Global crude steel production might have risen 3.7% in 2021 to a record 1.95 billion tonnes according to the World Steel Association, but a second half slowdown led by top producer China took the gloss off what should have been a year in which output topped the 2 billion tonnes mark for the first time.
The full year rise was in fact sharply slower than the position at the end of the first six months in June when global production was up a large 14.4% to 1.003.9 billion tonnes.
The weaker second half saw total global output fall to 847.1 million tonnes as Chinese output fell 16% to 470.86 million tonnes of crude steel which explains most of the slowdown in growth and why the total fell short of topping the 2 billion total.
That slow down helped explain the slide in iron ore prices over the last months of 2021 to a most recent low of $US87.70 a tonne in November. prices have since recovered to around $US137 a tonne for 62% fe fines delivered to northern China.
With the Lunar New Year starting February 1 and then the Winter Olympics in Beijing four days later, iron ore demand and prices will drift until late February. The solid rise in prices since the start of the year linked to Chinese steel mills building stocks (a usual occurrence) ahead of the New Year.
That’s why Chinese first half production in 222 is likely to fall short of last year’s 563.3 million tonnes. May will e a key indicator month.
In 2021, China production almost reached 100 million tonnes for the first time at 99.45 million tonnes. By November, that had fallen 21% to just over 69 million tonnes.
Chinese steel production dropped 3% in 2021 to 1.033 billion tonnes, while second-ranked India saw output surge by 17.8% to more than $118 million tonnes and third-place Japan saw output recover by 15.8% to 96.3 million tonnes.
The US saw an 18% plus rise in output to 86 million tonnes, Russian production was estimated at 76 million tonnes (up 6.1%) and South Korean production was up 5.2% at more than 70 million tonnes.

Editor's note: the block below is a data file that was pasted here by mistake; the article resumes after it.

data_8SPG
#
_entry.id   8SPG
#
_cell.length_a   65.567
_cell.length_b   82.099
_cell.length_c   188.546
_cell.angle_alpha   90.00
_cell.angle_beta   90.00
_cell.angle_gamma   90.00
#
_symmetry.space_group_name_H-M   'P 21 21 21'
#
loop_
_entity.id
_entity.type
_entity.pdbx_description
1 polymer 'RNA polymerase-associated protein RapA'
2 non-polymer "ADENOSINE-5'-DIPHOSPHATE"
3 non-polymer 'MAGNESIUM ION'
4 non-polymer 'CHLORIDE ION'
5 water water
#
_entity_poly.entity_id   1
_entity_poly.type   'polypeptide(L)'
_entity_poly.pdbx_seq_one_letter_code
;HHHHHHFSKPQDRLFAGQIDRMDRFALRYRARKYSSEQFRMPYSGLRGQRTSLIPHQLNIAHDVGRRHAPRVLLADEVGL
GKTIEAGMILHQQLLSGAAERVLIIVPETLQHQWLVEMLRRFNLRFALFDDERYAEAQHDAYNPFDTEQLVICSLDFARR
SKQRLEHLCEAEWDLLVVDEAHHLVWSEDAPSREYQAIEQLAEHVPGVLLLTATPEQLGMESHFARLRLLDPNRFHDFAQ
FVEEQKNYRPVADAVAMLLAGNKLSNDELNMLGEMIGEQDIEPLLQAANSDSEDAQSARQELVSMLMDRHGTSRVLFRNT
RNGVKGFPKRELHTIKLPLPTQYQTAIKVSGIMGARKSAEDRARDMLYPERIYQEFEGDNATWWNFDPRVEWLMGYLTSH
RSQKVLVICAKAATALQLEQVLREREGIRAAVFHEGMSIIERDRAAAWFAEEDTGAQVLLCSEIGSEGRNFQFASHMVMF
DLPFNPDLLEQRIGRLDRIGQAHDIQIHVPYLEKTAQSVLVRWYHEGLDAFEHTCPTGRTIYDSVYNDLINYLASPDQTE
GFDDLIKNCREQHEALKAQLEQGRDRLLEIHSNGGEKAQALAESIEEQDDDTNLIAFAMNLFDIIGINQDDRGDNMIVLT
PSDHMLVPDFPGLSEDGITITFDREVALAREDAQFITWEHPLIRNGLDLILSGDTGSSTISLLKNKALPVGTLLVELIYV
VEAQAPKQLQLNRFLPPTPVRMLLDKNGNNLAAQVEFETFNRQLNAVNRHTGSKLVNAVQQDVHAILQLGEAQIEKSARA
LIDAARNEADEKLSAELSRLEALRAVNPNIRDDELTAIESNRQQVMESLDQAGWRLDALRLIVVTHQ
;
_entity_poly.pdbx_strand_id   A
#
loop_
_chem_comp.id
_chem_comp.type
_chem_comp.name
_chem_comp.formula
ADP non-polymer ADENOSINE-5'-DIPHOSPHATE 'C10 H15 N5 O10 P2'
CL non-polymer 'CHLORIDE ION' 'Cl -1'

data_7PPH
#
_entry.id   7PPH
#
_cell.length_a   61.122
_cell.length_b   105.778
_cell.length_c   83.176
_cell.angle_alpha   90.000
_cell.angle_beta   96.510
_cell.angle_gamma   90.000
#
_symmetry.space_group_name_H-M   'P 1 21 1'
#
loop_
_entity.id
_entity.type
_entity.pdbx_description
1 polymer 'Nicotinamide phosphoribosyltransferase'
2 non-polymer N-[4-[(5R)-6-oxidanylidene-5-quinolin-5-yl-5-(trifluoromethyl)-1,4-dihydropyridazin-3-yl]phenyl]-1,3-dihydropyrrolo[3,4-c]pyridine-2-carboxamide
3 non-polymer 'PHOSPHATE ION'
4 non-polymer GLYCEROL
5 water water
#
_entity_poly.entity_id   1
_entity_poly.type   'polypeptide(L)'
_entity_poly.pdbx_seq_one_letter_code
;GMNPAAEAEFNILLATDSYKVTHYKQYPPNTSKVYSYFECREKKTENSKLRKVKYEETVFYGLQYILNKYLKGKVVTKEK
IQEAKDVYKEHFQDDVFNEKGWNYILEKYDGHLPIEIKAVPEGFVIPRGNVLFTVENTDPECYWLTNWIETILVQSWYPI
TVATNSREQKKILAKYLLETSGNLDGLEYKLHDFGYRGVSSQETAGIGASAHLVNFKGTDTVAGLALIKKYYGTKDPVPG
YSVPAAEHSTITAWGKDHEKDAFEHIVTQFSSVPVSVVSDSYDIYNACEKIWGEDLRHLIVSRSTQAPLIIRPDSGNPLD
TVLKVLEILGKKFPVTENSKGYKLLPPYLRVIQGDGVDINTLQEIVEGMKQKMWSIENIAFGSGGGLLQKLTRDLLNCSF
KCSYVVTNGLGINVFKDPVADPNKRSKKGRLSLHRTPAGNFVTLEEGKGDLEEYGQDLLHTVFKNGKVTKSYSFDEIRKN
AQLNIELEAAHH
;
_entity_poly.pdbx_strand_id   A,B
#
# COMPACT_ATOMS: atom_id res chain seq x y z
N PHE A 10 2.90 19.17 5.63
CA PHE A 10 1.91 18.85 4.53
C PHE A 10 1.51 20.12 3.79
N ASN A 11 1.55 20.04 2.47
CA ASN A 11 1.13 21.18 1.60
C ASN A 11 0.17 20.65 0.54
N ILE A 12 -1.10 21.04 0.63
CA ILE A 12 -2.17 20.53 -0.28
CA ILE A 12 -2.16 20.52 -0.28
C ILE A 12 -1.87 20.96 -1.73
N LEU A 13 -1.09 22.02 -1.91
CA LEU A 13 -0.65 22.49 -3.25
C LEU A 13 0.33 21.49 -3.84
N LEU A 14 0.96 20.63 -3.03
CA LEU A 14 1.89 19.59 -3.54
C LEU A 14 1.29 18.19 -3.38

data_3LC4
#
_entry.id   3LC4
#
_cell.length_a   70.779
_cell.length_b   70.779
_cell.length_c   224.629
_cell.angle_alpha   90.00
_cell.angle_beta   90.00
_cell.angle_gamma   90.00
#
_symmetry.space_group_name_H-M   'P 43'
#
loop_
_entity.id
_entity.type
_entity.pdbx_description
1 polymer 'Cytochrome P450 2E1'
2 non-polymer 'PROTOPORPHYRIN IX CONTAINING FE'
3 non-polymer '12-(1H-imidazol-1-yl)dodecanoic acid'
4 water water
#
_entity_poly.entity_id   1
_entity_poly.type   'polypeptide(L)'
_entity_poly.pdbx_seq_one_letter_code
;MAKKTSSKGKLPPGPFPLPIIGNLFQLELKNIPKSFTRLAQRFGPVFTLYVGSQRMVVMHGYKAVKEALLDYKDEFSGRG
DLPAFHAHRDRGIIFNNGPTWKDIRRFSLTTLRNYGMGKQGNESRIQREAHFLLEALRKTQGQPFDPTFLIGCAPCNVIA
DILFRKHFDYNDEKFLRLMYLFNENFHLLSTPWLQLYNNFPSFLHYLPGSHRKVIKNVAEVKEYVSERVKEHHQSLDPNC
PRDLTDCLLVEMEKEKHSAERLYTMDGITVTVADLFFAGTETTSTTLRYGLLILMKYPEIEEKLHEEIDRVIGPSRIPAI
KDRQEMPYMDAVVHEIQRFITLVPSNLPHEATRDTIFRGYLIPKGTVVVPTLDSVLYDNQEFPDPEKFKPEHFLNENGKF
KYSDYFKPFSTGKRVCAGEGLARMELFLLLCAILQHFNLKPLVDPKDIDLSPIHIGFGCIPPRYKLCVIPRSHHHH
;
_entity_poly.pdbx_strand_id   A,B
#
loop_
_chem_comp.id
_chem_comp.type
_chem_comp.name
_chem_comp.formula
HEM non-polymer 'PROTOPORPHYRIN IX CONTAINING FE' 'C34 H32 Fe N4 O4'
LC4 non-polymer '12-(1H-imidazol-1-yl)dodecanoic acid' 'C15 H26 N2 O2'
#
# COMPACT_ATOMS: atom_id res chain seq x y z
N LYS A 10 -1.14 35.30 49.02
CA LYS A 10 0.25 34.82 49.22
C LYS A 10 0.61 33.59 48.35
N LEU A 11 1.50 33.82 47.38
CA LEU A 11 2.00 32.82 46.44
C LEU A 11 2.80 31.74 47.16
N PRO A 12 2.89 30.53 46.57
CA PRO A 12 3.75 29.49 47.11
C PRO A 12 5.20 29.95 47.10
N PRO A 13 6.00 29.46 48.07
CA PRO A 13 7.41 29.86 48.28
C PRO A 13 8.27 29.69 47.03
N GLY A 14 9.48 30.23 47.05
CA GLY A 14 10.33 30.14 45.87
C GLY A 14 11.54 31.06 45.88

The rises in Japanese and South Korean output helps explain why Australian iron ore exports were higher in 2021, especially through Port Hedland
Data for the last month of the year showed global steel production fell 3% year on year to 158.7 million tonnes.
Crude steel output from China, also the world’s top consumer of the metal, dropped by 6.8% to 86.19 million tonnes in December.
That was up 24% at 86.19 million tonnes 69.31 million tonnes in November but still 6.8% under the December, 2020 level of 91.25 million tonnes.
Steel output is seen falling further in 2022 to end the year under the billion-tonne level thanks to weak demand expected from property and continuing restrictions on output in northern steel-making cities up to the start of the June quarter.
After soaring 12% in the six months to June, steel production was crimped by at times harsh government controls on emissions and the impact of power shortages in September and October, plus the weaker demand from property and construction in the closing months of the year.
Australian production rose 6% to 5.8 million tonnes, according to the World Steel Association report.